Joga Singh Badwal found guilty of failing to bring persons for examination upon entering Canada

JOGA Singh Badwal, who had been charged in December 2014 with two offences under the Immigration and Refugee Protection Act, has been found not guilty of human smuggling. But on the second charge of failing to bring persons for examination upon entering Canada, he was found guilty by B.C. Supreme Court Justice Jennifer Duncan in a ruling released this week.

Back in January 2015, the RCMP had announced in a press release that Badal, who was 64 years old at the time, had been charged a month earlier with one count of smuggling 10 or more persons and one count of failing to bring persons for examination upon entering Canada under the Immigration and Refugee Protection Act.

Police said that the charges resulted after a lengthy and complex investigation by E Division RCMP Federal and Serious Organized Crime (FSOC, formerly known as Border Integrity Program).

The investigation began in 2010 after the RCMP became aware of some illegal cross-border movement between Canada and the United States. In partnership with U.S. Immigration and Customs Enforcement’s Homeland Security Investigations, the U.S. Border Patrol, and Canada Border Services Agency, an investigation was launched focusing on the involvement of a South Asian male, alleged to have been utilizing his status as a spiritual leader within the South Asian community, to assist other members of that community in gaining entry to Canada.


THE court ruling said that the 10 individuals referred to in both counts were undercover RCMP officers.

According to the ruling, Badwal was investigated by the RCMP between May 2011 and October 2012. The RCMP, through its Border Integrity Unit, received information that he was involved in smuggling people across the border between Canada and the U.S. The RCMP had Badwal under surveillance at different times in 2011 and 2012, but he was not observed to be involved in any illegal activity.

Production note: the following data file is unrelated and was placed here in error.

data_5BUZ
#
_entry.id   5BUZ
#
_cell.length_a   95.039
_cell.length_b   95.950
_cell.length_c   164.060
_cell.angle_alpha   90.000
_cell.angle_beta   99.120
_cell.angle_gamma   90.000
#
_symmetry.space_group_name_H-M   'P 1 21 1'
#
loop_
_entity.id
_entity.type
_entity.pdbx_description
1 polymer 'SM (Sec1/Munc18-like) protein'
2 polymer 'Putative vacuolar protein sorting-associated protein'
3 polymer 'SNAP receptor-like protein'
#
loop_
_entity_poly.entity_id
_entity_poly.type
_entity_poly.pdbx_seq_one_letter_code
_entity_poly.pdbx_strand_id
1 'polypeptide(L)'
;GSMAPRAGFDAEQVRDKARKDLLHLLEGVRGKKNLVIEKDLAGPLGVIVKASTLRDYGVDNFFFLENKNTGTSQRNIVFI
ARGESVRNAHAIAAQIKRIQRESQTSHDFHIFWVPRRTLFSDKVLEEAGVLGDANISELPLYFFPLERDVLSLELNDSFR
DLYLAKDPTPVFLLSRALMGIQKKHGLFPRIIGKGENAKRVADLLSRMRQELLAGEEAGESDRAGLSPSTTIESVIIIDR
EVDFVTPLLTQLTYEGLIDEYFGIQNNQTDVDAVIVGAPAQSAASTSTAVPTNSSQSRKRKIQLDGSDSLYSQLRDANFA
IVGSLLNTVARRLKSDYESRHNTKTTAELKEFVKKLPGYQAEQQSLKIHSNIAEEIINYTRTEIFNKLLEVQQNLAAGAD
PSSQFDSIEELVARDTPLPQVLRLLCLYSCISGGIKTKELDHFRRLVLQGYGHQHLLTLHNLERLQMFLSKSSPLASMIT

In May 2012 an RCMP Sgt., acting in an undercover capacity, contacted Badwal by telephone. He spoke in Punjabi and said he was looking for help to bring people into Canada from the U.S. Badwal said he could help. The two men spoke on the phone and then met in person at Badwal’s home, which also served as a temple, at 264th Street and 3rd Avenue in Aldergrove.

On three occasions in 2012 undercover members of the RCMP travelled into the U.S. to be “smuggled” back into Canada. The Sgt. paid Badwal varying sums of money to have them covertly transported to an area on the American side of the border where they crossed on foot to the Canadian side. From there the undercover officers were picked up along Zero Avenue by drivers arranged by Badwal and dropped off at locations several miles north of the border.

Given that the individuals Badwal is alleged to have smuggled into the country were undercover officers with pre-clearance to enter Canada rather than undocumented migrants, the Crown’s position was that he was guilty of an attempt to commit the offences.

The judge noted that after Badwal was charged in the fall of 2012, a group of persons charged with human smuggling challenged the constitutionality of s. 117 of the IRPA. That litigation delayed the start of this trial.

The Supreme Court of Canada found the reach of s. 117 was unconstitutionally broad and read the provision down to exclude the possibility of prosecuting people who were assisting family members or providing humanitarian or mutual aid to undocumented migrants seeking to enter Canada. The version of s. 117 that existed at the time Badwal was charged has been amended.